Ph.D. Candidate: Sepehr Nezami
Research Advisor: Patrick Hayden
Date: Thursday, May 23, 2019
Time: 2:00 pm
Location: Varian 355
Title: Representation theory, Randomness, and Quantum Information Science
Often times, understanding physical systems or mathematical structures requires analyzing the generic behaviors instead of specific examples. In such cases, a common approach is identifying the degrees of freedom that are supposed to be generic and replacing them with entirely random values. This line of thinking has been fruitful in many areas of physics, such as nuclear physics, quantum chaos, quantum field theory, and quantum gravity. Within quantum information science, which is the primary focus of this thesis, multiple areas including analyzing quantum entanglement, quantum capacity of channels and quantum Shannon theory, construction of quantum codes, and benchmarking quantum systems have heavily benefited from randomization techniques. Most of this thesis is devoted to random constructions and relevant mathematical formalisms, such as representation theory and group theory, and their applications in quantum information science and quantum gravity.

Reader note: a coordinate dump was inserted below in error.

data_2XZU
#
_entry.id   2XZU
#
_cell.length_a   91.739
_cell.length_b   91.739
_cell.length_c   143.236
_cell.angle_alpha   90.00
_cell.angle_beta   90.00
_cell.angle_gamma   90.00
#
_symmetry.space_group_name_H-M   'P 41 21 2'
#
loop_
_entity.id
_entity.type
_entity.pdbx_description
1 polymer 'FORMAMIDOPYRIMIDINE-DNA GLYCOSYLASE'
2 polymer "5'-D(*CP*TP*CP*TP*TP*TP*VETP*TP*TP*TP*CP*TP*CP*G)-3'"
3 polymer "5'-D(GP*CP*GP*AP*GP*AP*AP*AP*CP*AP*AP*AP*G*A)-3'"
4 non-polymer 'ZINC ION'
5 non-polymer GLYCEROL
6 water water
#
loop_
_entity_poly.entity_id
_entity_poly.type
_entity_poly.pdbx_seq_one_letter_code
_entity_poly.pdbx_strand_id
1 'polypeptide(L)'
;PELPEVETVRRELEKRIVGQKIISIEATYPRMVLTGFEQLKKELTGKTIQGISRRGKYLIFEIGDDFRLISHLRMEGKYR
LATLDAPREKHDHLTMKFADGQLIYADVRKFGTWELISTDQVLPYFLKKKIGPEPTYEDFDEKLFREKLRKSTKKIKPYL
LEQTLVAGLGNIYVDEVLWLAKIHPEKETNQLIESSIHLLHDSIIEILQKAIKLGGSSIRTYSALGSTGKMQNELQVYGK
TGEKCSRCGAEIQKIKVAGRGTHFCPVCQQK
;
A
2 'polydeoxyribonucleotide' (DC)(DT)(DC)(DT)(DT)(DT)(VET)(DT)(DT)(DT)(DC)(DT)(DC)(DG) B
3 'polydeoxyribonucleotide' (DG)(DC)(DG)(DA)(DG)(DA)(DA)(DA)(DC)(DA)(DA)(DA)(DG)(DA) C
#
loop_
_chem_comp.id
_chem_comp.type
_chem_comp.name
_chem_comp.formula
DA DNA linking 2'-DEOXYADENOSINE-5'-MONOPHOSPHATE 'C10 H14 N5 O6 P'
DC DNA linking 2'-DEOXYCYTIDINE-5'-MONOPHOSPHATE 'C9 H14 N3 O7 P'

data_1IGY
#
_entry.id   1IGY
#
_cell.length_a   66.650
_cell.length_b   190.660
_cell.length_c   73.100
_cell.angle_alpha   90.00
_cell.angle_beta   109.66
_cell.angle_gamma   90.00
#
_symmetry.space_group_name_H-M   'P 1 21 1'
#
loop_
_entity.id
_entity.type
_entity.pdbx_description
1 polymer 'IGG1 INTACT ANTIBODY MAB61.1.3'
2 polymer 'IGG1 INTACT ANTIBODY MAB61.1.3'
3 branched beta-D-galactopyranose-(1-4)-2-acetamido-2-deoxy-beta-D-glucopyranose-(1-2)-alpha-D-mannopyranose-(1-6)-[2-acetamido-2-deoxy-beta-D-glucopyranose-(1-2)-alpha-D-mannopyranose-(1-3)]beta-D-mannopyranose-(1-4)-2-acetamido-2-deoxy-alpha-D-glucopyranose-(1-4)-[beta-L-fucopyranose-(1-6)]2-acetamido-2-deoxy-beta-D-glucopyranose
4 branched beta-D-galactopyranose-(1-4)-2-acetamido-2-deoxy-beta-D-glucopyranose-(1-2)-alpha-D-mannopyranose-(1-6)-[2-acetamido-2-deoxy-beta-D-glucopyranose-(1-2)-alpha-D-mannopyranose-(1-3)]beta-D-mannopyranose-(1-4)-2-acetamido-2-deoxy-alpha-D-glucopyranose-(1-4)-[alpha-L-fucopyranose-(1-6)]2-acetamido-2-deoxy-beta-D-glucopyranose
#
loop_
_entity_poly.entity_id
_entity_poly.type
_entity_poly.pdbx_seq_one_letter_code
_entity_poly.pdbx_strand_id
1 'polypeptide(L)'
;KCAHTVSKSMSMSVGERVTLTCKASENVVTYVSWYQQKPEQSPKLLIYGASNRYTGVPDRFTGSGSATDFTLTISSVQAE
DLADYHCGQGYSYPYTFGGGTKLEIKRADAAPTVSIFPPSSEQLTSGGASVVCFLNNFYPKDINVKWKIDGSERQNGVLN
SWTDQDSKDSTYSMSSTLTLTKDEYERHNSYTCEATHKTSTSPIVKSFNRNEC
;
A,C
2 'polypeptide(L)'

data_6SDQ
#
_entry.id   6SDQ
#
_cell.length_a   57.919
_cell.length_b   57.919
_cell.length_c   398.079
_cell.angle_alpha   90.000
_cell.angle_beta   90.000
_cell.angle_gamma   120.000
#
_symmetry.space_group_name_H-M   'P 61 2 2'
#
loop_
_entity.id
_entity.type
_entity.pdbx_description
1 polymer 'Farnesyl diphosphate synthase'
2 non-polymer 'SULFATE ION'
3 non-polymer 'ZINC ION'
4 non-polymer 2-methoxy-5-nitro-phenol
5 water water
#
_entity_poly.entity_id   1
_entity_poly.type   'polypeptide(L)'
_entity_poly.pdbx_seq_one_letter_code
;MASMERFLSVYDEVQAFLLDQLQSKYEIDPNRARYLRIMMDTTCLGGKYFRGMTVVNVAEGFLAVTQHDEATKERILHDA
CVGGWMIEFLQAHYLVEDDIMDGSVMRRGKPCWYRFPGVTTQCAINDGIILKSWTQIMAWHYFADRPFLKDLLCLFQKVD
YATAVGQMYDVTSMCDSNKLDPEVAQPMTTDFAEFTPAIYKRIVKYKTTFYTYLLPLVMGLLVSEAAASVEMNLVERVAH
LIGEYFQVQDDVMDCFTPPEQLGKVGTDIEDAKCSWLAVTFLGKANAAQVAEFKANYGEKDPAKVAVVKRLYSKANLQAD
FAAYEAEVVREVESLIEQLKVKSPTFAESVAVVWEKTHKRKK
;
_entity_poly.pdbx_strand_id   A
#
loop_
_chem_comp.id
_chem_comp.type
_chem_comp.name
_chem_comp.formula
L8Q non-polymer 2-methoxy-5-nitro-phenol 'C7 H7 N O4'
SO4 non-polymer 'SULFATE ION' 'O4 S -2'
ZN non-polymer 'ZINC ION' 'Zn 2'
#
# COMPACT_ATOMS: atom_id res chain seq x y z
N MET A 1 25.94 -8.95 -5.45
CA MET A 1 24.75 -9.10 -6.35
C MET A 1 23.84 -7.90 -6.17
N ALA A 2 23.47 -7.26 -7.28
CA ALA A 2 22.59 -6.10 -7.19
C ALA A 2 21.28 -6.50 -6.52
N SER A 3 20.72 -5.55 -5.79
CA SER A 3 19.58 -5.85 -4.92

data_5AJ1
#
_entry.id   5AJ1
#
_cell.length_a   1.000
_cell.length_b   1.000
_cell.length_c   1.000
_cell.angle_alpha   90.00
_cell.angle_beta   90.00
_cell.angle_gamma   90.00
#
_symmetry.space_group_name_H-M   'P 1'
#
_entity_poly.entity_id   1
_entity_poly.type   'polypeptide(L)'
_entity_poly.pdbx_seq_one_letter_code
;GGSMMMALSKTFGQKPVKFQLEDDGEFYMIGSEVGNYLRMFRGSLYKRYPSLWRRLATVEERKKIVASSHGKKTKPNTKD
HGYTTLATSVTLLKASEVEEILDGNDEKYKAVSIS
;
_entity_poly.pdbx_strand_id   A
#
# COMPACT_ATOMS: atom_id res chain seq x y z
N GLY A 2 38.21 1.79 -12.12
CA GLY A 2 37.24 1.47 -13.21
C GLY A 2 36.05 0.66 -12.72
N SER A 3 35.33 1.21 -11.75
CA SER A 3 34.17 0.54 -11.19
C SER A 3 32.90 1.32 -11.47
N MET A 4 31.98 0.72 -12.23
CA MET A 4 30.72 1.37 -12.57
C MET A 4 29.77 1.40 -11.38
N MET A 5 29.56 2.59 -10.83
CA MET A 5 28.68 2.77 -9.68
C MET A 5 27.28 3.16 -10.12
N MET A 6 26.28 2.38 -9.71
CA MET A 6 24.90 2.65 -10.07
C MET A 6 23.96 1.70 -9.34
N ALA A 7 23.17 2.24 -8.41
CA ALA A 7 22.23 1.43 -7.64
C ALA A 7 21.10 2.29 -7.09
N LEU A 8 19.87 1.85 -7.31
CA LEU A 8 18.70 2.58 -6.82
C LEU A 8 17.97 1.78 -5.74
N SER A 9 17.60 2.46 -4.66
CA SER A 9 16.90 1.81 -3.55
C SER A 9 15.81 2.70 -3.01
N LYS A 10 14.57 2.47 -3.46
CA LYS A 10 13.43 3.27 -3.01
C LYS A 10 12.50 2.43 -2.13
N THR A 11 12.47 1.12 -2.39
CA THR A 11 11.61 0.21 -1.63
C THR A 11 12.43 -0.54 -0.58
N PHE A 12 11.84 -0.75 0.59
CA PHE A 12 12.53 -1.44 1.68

In particular, we focus on the stabilizer formalism. Stabilizer formalism is the main framework for exact quantum error correction, and its power and flexibility have led to applications throughout quantum information science. We classify the symmetries of multiple copies of stabilizer states and Clifford operators, proving a stabilizer analog of the celebrated Schur-Weyl duality. A key part of this discovery is a new description and formula for the higher moments of the Clifford group in terms of discrete geometries. This work provides a framework for understanding the statistical properties of stabilizer states and the representation theory of the Clifford group. We demonstrate that using this new formalism, one can provide simple derivations for previously known results in this area, such as qubit stabilizers being 3-designs. We further discuss applications of this mathematical framework, including proving a new exponential de Finetti theorem and applications in stabilizer testing.